“Go big or go home.” “It takes money to make money.” You’ve heard the sayings about big money deals. Unfortunately, like most proverbs, there is some truth in them: business deals, and especially big deals, are not charity events and a client won’t give money to someone who they don’t believe will meet their ROI expectations.
In the 2014 eBook “The Psychological Science of Money,” it is suggested that the proper use of wealth symbols creates positive interpersonal relationships. Now it’s just a matter of educating yourself about the “proper use” and, then, knowing how to pull it off.
Go Where The Money Is
Short of Howard Hughes-like anomalies, you are not going to find a millionaire hanging out with the Santa Monica homeless, or in your local chamber of commerce or networking group. Wealthy people work hard but they also play hard. Private golf courses and upscale fitness gym are the places that you will find businesspeople with money to spend. Closing the big deals means making connections with the people who can financially help you meet your goals.
Look at your target demographic and see what kind of things they like to do. Once you have made a relationship with one person, have him introduce you to others of his network.
You don’t close multimillion-dollar deals at a diner. If you are going to impress a client, use the trapping of wealth. Take your prospect out on a boat. Psychologists at the University of British Columbia found that humans associate certain symbols with wealth; among them is owning a yacht or private boat. This cue of wealth sends a message of prosperity and dominance, so if you’re the guy who takes potential clients for a spin in a brand new sailboat, you’re more likely to close high profile deals. Of course, if you don’t own a boat, you can rent one for the day. But beware: make sure that you have a boating license and know the local boating regulations; otherwise, your perceived dominance is going overboard with the deal.
Contrary to popular belief, money is not the root of all evil. The wealthy are not, by their very nature, selfish and immoral. In fact, statistics on charitable giving show the opposite: over a lifetime, people who earn more than $100,000 annually give more of their income to charity (about 10 percent compared to three percent for the next-lowest salary range), so the wealthy have an eye on generosity. Talk to your clients about their charities and invite them to be part of yours. This establishes you as trustworthy and will go a long way in closing future transactions.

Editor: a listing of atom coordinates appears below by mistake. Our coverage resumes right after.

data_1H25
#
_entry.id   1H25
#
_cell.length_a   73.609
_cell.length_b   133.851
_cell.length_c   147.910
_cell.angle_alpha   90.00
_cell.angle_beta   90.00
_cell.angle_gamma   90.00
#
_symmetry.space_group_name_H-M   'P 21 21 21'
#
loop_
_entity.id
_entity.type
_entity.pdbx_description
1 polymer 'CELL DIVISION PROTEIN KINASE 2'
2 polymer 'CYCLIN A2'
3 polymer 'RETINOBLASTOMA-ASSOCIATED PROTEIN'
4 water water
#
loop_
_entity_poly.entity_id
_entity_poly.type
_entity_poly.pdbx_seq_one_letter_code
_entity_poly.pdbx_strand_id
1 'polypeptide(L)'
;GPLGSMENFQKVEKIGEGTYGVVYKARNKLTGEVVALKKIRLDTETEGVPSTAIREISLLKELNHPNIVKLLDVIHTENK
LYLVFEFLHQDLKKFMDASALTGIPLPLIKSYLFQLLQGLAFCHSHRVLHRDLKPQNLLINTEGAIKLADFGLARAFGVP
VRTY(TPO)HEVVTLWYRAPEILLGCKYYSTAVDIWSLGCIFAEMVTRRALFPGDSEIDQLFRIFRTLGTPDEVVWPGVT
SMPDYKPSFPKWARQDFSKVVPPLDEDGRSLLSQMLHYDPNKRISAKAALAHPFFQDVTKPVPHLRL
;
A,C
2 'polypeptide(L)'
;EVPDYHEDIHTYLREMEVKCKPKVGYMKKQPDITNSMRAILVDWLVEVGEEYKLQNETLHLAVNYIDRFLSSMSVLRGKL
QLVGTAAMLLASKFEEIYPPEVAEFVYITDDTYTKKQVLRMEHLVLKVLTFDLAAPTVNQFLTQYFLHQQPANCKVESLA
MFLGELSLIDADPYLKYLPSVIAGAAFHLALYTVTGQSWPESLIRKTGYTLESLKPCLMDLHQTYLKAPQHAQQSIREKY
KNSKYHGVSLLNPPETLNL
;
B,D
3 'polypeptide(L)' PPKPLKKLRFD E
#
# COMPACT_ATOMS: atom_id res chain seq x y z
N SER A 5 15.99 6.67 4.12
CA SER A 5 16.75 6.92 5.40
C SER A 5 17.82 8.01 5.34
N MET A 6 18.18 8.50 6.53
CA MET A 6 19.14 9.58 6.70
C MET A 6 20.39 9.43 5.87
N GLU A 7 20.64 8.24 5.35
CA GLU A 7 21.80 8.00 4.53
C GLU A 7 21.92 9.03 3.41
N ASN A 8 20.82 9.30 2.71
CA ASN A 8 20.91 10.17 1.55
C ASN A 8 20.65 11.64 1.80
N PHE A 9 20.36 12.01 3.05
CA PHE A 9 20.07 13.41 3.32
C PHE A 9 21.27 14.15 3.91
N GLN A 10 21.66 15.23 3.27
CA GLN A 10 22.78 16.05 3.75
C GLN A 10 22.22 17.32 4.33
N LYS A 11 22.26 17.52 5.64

Add Your Own Money
Another way of showing your trustworthiness is to put your own money into the deal. If you are asking for investment funds, it will go a long way to closing the deal if you have some of your money at risk as well. If you do not have the funds, get a commitment from a bank.
Give Them What They Want
Just because a person has more disposable income than most does not mean they are willing to throw money away. In a Huffington Post article about the behaviors of the wealthy, we learn that the affluent shop around before buying. To close the big deals, understand that your product needs to be the best on the market. Let your client shop around, then finish the transaction with confidence that yours is the best investment opportunity.
If you’d like help closing those big deals, contact The Sherwood Group, Graphic Design & Website Design.
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This article is published by Will Sherwood | The Sherwood Group |Website Design | Graphic Design | Marketing Communications: The Sherwood Group has over 30 years of experience working with all sorts of companies, small and large. Our clients range from entrepreneurs to Fortune 500 firms, in nearly every business sector, from across the street to around the world (and yes, even Europe, China, and South America). Our goal is to create advertising, graphic design, website design, and marketing communication that still looks fresh and relevant 10-15 years later. Our mission is to stir your imagination and leave your competition shaken and wondering, Now what do we do?” We are located in Myrtle Beach, South Carolina.
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